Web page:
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Use of Plant Secondary Metabolites as Nutraceuticals for Treatment and Management of Cancer: Approaches and Challenges

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Anticancer plants: Properties and Application

Abstract

Nowadays cancer has become a common and life-threatening disease, claiming millions of lives and adding many more millions of new cases every year globally. Due to increasing incidences of cancer, a new trend is emerging globally due to accessibility of information on the internet; a lot of cancer patients’ claimed to be “cancer survivor” by use of dietary supplements or nutraceuticals. Nutraceuticals are rich source of nutrients or part of a food that has a medical or health benefit, including the prevention and treatment of diseases. In this chapter, we will discuss the most important nutraceuticals as a source of anticancer agents, such as green tea, chili, pepper, saffron, turmeric, soy, black pepper, fenugreek, cloves, and ginger. These agents are the source of phytomolecules, such as curcumin, crocin, crocetin, capsaicin, diosgenin, isoflavones, resveratrol, epigallocatechin gallate, piperine, eugenol, and gingerol. It has been reported that these phytomolecules are able to prevent, reverse, or delay the carcinogenic process. Over the decades, attention over these nutraceuticals has been increased due to their promising effects on tumor cells. These nutraceuticals exhibit anticancer properties by induction of apoptosis, DNA damage, causing G2/M arrest, inhibition of proliferation, migration and invasion of cancer cells, and sensitizing cancer cells to chemotherapy and radiotherapy. The aim of this chapter is to focus on the sources of nutraceutical compounds and their importance in the management of cancer. Moreover, the mechanism of action is also highlighted.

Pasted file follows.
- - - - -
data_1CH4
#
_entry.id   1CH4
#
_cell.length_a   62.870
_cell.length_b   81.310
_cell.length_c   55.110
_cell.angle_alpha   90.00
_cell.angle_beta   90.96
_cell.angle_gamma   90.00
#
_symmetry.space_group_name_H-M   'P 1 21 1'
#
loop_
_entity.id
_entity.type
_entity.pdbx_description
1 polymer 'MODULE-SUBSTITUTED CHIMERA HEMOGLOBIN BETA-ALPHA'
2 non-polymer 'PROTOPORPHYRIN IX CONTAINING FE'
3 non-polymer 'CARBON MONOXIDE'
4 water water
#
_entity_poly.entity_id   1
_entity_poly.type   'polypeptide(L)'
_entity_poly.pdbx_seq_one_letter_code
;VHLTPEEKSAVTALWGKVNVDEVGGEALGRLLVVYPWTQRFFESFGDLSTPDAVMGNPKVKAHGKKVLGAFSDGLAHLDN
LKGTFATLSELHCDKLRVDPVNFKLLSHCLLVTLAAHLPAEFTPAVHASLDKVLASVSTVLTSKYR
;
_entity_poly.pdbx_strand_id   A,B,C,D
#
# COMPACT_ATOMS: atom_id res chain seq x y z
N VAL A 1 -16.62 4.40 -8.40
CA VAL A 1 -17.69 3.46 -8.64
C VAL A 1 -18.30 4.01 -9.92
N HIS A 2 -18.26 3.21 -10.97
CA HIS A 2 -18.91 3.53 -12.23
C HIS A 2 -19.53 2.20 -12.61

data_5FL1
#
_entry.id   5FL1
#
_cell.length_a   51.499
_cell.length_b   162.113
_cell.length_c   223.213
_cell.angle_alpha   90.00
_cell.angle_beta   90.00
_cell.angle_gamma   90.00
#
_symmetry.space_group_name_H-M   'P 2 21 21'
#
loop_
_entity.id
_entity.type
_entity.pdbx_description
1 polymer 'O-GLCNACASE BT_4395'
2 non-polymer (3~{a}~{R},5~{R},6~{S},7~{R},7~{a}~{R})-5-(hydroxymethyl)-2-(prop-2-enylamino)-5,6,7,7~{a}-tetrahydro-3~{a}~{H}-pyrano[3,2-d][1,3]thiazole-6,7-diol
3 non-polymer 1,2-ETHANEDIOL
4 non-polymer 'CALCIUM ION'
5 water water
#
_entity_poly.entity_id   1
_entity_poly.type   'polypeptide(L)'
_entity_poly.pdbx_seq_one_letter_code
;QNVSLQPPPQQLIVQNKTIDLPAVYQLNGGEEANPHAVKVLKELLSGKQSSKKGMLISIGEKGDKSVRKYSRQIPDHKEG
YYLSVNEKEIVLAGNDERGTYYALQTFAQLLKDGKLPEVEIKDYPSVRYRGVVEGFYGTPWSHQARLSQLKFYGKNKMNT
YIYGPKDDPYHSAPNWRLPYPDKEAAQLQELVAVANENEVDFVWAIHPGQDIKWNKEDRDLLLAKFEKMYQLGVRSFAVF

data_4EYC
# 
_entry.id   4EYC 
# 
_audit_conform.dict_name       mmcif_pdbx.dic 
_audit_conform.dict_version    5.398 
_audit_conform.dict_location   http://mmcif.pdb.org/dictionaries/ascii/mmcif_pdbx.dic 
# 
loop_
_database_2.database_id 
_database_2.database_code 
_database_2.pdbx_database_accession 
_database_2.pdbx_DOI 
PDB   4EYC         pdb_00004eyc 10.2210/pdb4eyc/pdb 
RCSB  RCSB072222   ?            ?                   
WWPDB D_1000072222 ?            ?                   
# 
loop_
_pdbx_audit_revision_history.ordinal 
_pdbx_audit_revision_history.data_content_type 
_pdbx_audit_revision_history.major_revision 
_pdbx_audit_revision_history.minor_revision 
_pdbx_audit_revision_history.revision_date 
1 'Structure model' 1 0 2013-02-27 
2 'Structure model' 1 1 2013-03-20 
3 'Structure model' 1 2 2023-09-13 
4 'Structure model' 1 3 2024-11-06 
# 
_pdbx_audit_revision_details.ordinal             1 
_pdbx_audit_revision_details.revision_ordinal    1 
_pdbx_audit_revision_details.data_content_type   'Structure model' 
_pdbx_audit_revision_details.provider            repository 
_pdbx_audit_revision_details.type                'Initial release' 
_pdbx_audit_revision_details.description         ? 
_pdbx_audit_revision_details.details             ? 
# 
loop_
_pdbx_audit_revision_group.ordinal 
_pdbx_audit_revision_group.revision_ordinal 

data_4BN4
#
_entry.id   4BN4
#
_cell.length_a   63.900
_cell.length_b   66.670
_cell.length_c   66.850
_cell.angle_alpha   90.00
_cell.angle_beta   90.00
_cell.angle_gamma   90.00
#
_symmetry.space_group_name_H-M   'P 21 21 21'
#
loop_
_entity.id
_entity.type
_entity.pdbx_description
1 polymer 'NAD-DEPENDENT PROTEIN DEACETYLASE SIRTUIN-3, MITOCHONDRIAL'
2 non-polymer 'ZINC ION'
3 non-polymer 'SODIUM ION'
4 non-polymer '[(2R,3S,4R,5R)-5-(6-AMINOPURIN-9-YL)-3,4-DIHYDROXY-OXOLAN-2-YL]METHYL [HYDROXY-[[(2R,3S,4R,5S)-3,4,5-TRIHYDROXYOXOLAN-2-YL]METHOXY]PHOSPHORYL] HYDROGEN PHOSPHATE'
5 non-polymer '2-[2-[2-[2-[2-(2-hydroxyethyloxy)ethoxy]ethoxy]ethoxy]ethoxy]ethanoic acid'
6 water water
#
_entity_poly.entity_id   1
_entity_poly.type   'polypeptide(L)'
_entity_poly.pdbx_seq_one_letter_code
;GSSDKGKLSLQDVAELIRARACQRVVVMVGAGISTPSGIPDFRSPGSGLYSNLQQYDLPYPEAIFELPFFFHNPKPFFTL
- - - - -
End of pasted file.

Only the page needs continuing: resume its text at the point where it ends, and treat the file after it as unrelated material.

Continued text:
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Siddiqui, Z.H., Hareramdas, B., Abbas, Z.K., Parween, T., Khan, M.N. (2018). Use of Plant Secondary Metabolites as Nutraceuticals for Treatment and Management of Cancer: Approaches and Challenges. In: Akhtar, M., Swamy, M. (eds) Anticancer plants: Properties and Application. Springer, Singapore. https://doi.org/10.1007/978-981-10-8548-2_17

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